- Model: IBM-29
- Developer: Clair D. Lake and Royden Peirce
- Manufacturer: IBM
- Introduced with: System/360 mainframe computer
- Released in: October 14 1964
- Operating voltage: 48 volts DC
- Keyboard: Similar to ASCII but lacks lower case letters and includes two special characters not in ASCII (“not sign” (¬), and “cent sign” (¢)
- Special features: Did not require a vacuum tube, Leading zeros feature, Program selection switch
- Program Drum: Allows keyboard shortcuts
The IBM 29 card was announced in 1964 to coincide with the introduction of the IBM360. The punch and its companion, the IBM 59 card verifier, were used to record and check information in punched cards. The cards were then read and processed by a computer or an accounting machine. The IBM 29 remained in the product catalog until May 1984.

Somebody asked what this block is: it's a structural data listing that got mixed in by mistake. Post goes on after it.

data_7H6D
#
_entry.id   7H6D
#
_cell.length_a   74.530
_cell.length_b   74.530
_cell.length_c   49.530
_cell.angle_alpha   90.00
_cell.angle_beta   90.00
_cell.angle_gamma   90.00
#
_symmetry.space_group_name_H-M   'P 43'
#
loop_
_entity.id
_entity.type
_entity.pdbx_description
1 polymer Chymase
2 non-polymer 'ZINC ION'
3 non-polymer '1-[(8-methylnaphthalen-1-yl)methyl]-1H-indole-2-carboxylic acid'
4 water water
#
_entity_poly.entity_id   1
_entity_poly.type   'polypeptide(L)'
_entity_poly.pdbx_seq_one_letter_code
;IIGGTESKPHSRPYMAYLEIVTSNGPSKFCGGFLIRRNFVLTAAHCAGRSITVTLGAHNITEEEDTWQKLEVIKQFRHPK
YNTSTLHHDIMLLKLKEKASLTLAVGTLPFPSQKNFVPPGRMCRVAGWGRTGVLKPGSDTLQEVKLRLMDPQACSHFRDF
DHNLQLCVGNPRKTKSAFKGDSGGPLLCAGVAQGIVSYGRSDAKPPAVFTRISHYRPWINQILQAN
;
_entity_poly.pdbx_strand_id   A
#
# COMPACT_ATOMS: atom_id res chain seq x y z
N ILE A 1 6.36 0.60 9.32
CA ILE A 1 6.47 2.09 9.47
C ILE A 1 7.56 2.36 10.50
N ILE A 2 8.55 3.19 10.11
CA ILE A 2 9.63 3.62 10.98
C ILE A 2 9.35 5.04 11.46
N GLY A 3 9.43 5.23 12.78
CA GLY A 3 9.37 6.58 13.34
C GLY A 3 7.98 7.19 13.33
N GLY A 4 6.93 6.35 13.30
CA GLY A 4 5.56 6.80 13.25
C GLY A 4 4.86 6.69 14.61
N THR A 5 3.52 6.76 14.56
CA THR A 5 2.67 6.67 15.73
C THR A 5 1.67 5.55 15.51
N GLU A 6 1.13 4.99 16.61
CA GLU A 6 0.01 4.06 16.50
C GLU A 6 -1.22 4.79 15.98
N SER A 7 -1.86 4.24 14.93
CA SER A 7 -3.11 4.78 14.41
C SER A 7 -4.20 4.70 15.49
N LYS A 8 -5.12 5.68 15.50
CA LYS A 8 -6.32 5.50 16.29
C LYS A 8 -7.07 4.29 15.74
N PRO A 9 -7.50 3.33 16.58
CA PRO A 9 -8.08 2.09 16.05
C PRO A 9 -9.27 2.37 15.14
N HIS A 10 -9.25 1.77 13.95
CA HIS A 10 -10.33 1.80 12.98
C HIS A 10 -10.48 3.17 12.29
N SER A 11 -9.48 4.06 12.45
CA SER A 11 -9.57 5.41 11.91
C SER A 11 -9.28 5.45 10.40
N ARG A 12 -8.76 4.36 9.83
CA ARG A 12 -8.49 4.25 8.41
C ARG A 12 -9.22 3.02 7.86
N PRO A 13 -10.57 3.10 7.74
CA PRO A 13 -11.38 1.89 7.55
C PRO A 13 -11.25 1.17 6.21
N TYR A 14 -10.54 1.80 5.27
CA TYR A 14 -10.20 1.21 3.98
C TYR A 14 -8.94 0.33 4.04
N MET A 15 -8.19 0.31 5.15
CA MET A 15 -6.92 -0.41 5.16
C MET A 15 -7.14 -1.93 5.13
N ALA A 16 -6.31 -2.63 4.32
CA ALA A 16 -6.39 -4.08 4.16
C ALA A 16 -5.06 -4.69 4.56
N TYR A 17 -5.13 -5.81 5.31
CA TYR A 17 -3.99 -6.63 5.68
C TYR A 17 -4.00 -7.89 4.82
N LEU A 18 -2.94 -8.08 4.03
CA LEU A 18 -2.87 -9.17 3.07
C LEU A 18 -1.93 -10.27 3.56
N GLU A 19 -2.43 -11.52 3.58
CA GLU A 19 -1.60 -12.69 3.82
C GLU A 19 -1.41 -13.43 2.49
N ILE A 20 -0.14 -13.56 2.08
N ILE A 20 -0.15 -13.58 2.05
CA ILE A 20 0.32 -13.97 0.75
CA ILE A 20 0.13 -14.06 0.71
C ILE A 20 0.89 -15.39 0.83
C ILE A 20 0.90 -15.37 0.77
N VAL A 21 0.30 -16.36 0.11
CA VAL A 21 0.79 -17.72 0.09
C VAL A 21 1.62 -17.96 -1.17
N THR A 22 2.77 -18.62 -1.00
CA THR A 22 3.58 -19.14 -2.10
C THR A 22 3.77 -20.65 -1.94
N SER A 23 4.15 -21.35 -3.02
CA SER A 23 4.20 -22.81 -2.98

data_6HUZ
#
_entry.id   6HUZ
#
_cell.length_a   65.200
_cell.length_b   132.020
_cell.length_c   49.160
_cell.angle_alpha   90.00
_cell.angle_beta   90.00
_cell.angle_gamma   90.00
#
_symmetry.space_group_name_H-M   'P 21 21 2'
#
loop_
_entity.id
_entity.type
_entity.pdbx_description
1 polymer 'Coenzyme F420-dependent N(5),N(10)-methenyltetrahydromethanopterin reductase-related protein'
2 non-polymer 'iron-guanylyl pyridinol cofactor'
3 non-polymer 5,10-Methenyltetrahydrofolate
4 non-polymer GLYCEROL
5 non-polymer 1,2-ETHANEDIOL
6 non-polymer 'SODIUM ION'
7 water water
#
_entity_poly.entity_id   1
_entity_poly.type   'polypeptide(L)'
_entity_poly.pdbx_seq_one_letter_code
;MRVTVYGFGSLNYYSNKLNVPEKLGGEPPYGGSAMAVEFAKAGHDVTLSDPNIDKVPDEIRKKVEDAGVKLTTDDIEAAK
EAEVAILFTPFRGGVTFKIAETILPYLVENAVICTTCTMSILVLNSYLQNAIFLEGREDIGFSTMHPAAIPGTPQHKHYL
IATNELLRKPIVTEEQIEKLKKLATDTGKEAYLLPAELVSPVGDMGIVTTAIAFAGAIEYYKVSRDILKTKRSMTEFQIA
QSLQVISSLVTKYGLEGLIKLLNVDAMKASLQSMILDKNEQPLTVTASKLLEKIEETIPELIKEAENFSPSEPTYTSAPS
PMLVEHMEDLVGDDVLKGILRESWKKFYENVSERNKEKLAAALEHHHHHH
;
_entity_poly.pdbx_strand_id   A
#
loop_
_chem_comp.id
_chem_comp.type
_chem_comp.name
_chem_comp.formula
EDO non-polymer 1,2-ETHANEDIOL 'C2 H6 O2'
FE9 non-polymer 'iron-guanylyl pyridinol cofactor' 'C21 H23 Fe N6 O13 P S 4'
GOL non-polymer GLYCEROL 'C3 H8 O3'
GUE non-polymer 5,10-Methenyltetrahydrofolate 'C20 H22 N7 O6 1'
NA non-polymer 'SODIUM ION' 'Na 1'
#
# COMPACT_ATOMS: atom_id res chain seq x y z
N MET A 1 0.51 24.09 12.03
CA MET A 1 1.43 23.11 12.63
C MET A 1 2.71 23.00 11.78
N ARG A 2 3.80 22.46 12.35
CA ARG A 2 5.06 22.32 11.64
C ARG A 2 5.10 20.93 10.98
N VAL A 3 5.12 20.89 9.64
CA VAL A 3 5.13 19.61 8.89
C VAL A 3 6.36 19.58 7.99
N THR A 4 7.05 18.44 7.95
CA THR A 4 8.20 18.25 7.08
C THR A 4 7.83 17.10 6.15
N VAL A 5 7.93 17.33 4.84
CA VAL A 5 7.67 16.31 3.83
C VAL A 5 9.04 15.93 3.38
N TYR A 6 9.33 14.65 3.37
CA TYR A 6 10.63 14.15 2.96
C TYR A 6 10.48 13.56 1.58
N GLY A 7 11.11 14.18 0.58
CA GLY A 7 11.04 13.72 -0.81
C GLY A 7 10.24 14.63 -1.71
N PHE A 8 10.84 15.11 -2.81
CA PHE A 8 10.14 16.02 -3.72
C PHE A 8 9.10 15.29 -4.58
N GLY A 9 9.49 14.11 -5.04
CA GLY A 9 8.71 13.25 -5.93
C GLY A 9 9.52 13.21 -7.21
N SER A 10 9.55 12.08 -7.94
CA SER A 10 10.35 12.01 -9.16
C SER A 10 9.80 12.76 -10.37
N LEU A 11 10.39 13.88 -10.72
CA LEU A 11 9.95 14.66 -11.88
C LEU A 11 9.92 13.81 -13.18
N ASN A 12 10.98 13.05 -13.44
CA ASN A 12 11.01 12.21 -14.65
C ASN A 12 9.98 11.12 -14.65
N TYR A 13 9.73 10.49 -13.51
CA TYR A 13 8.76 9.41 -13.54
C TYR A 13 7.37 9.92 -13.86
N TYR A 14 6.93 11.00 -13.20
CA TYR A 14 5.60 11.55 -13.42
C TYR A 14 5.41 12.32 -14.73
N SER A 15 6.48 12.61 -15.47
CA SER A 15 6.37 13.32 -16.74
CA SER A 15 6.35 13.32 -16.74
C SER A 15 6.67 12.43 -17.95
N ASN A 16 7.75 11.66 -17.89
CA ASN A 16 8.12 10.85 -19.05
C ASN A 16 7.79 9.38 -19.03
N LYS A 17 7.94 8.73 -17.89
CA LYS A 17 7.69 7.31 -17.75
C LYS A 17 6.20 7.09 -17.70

The machine is easy to operate, quiet, and attractive. One of its most important feature is the simple means of setting it up quickly for automatic control of duplicating operations, automatic insertion of left zeros, or skipping. Each setup or program is made by punching a card and mounting it on a program drum, which is inserted in the machine.
On the 29 Card Punch, with unlimited use of two program levels, each program card can contain two totally different, complete 80-column programs. Either program can be selected for card to card use by setting a program selection switch. If it is desired to use both program levels to control punching on a single card, alterations from program to program can be made by program selection keys on the keyboard. Programs can be alternated at will, while punching a single card, by means of these keys.